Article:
22 Mar 2022


Comparison between Schiller and Kant

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Academic level: High School

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Comparison between Schiller’s definition and the kind of definition of beauty Kant gave us in his Analytic of the beautiful?

In both of their definitions, Schiller and Kant place a great emphasis on the freedom of aesthetic experience. Kant says that when considering beauty “the feeling of the subject, and not a concept of the Object, is its determining ground.” This solidifies his idea that beauty can only be contemplated without regarding the purpose of the object, its rules and external ends (Kant, 1914). He asserts that if these are regarded, then different concepts will come into play. Schiller too upholds some of the concepts introduced by Kant. Schiller asserts that the concept in the contemplation of beauty should be eliminated as an object should have its freedom and autonomy when it is under consideration (Schiller, 1965). The beauty of the object should be appreciated irrespective of anything external it holds. He argues, just like Kant, that when considering beauty, we should consider the aesthetic nature of beauty “insofar as the object is candid and self-dependent” (Schiller, 1965).

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What is the continuity between the two?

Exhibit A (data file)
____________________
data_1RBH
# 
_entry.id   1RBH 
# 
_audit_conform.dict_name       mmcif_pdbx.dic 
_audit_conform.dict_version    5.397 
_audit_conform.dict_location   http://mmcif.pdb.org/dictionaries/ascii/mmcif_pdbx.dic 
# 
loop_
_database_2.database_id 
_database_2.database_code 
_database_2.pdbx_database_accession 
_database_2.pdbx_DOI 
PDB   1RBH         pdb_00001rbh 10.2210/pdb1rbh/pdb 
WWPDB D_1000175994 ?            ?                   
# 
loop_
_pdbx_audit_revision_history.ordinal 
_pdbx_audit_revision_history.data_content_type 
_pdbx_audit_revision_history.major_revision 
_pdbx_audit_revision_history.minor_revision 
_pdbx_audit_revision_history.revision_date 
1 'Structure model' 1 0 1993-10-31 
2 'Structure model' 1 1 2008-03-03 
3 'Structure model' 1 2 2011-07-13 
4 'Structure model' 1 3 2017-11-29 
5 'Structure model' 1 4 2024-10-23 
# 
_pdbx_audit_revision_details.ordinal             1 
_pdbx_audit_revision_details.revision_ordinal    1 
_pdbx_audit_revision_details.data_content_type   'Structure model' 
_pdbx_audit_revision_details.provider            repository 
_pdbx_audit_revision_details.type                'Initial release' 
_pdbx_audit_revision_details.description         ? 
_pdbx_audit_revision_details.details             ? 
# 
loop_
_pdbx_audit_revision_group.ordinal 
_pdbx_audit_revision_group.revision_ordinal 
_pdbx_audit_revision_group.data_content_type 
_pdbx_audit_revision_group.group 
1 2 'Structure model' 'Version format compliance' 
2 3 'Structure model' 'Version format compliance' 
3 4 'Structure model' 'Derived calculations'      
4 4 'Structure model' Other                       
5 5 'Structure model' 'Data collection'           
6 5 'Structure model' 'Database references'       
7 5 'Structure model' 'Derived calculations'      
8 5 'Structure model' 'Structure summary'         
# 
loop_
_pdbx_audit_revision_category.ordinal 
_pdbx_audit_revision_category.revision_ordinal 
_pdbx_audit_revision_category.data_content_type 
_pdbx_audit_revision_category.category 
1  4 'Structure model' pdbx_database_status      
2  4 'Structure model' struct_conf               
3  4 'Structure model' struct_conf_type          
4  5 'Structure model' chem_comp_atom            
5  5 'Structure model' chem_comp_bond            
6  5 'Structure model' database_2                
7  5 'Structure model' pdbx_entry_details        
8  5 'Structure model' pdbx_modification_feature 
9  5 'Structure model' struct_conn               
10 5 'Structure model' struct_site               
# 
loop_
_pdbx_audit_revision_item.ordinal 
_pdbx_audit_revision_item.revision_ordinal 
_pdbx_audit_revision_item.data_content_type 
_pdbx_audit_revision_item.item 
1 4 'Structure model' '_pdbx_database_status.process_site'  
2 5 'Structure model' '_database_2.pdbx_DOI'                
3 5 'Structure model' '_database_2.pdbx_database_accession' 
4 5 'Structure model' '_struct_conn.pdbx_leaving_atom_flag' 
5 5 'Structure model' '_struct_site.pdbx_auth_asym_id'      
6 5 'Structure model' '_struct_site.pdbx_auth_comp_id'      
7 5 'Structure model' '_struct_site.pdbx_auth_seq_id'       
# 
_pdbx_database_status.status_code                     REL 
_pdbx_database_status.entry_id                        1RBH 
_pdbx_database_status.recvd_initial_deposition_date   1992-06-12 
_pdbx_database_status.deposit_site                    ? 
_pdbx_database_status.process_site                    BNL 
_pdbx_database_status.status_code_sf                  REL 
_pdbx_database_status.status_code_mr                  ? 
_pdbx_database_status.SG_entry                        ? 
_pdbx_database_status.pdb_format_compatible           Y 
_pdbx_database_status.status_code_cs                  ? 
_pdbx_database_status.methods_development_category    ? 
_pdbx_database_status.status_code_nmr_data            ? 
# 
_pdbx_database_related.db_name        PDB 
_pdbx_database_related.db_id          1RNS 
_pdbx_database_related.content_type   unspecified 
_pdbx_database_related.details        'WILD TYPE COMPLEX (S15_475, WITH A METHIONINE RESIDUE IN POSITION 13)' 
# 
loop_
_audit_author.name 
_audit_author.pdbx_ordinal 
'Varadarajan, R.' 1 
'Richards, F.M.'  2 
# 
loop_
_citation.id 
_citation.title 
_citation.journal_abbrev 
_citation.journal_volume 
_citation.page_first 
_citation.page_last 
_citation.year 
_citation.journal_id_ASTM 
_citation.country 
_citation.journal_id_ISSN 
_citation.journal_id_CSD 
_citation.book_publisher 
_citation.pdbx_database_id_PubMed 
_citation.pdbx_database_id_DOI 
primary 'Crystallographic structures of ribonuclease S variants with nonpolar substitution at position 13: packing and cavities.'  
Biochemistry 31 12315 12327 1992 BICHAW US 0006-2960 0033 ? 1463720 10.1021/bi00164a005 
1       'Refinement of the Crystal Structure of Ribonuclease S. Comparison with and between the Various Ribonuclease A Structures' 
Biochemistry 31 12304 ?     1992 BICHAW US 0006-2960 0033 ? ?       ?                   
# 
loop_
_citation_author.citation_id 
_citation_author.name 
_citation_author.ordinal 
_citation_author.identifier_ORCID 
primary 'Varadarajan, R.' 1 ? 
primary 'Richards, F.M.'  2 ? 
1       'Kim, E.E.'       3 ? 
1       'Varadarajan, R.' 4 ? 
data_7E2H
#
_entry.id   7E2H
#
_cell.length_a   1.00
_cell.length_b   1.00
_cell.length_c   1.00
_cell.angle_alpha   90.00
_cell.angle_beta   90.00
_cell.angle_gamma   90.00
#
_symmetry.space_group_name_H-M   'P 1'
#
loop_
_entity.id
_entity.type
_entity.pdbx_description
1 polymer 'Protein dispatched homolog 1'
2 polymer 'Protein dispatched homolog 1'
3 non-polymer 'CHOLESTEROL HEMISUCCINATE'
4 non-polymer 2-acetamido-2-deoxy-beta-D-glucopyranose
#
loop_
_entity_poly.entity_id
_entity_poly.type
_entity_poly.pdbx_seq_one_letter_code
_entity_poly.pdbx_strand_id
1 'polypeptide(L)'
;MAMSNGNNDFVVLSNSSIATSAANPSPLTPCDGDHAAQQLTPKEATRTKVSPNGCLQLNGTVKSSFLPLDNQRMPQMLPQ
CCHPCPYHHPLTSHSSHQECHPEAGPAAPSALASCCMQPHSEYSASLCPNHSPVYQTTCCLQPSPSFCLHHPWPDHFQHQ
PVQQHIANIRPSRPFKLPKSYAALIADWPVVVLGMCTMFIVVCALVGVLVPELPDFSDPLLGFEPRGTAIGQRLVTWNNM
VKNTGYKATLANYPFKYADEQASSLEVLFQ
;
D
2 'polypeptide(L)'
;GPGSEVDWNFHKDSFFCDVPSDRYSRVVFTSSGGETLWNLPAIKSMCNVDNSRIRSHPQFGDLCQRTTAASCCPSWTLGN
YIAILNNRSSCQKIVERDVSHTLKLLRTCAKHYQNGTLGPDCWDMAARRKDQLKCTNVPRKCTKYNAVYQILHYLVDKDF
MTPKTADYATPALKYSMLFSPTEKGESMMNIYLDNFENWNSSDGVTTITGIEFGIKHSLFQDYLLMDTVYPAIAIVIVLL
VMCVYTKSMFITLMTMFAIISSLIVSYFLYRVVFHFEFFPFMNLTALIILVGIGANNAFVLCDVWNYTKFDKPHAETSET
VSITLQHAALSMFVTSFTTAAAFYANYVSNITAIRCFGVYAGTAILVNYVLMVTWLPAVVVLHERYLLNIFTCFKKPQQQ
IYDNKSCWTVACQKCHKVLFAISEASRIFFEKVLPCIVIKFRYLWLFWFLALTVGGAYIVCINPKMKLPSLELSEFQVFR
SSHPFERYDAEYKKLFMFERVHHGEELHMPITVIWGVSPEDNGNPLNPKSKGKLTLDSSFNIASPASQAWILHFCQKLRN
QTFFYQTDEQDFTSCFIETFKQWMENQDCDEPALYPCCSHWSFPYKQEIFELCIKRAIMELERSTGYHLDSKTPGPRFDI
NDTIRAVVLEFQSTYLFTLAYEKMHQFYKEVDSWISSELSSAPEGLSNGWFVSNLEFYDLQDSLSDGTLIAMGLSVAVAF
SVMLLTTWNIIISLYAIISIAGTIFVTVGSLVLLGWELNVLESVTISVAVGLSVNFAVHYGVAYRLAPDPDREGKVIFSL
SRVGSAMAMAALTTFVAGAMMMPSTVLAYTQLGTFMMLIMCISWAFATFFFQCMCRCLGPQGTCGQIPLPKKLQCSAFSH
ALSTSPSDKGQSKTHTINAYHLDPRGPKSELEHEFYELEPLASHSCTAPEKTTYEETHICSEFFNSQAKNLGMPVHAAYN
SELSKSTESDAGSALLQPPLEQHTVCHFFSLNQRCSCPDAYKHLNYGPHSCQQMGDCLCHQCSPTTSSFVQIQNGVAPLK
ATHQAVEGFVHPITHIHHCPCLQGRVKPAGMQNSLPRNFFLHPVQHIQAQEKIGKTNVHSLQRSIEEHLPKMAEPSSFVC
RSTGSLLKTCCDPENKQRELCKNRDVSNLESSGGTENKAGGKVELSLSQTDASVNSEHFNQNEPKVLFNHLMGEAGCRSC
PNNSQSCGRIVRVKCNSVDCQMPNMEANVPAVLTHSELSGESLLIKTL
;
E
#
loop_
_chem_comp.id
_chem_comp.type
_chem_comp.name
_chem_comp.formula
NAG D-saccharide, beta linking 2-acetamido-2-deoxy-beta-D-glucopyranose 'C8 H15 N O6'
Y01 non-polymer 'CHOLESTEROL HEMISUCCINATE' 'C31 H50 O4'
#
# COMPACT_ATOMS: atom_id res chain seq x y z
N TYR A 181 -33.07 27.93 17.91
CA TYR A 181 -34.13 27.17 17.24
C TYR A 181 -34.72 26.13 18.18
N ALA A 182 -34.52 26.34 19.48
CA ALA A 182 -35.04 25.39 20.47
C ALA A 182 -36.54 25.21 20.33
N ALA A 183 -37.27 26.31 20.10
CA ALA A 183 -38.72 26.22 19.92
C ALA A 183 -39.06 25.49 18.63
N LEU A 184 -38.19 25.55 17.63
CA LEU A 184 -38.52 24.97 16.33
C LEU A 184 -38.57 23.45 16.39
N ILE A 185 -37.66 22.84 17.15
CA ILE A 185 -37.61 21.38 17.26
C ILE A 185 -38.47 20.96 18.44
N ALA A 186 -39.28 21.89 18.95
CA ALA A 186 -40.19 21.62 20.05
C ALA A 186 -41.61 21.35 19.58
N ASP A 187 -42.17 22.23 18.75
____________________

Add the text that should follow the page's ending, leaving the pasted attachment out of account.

The two uphold the abolishment of the concept in the contemplation of beauty where rather, the aesthetic nature is considered. Additionally, they two agree that beauty is an inherent quality of an object under consideration. As such, any external features of the object should not be considered.

What seems to be the main difference?

The understanding of the two differs when it comes to the understanding of aesthetic autonomy. Kant held the notion that there were necessary differences that kept aesthetics and moral judgements distinct (Kant, 1914). Schiller, on the other hand affirmed that unity exists between beauty and morality (Schiller, 1965). Schiller views Kant’s aesthetic judgement as being too abstract and theoretical. He differs with Kant’s insistence on the need of a self-consciousness in the judging process. Schiller feels that in the judging process, we are not acutely conscious but rather, are in a realm of aesthetic (Schiller, 1965).

What do you think are the consequences of this difference for schiller’s own aesthetic project?

I think that one consequence of this difference is that Schiller get to introduce a new understanding of beauty which can then be deliberated on. Additionally, this difference calls for more interest into his aesthetic project in bid to get a better understanding.


Kant, I. (1914). Kant's Critique of Judgement. London: Macmillan Publishers.

Schiller, F. (1965). On the aesthetic education of man : in a series of letters. New York: Ungar Pub. Co.

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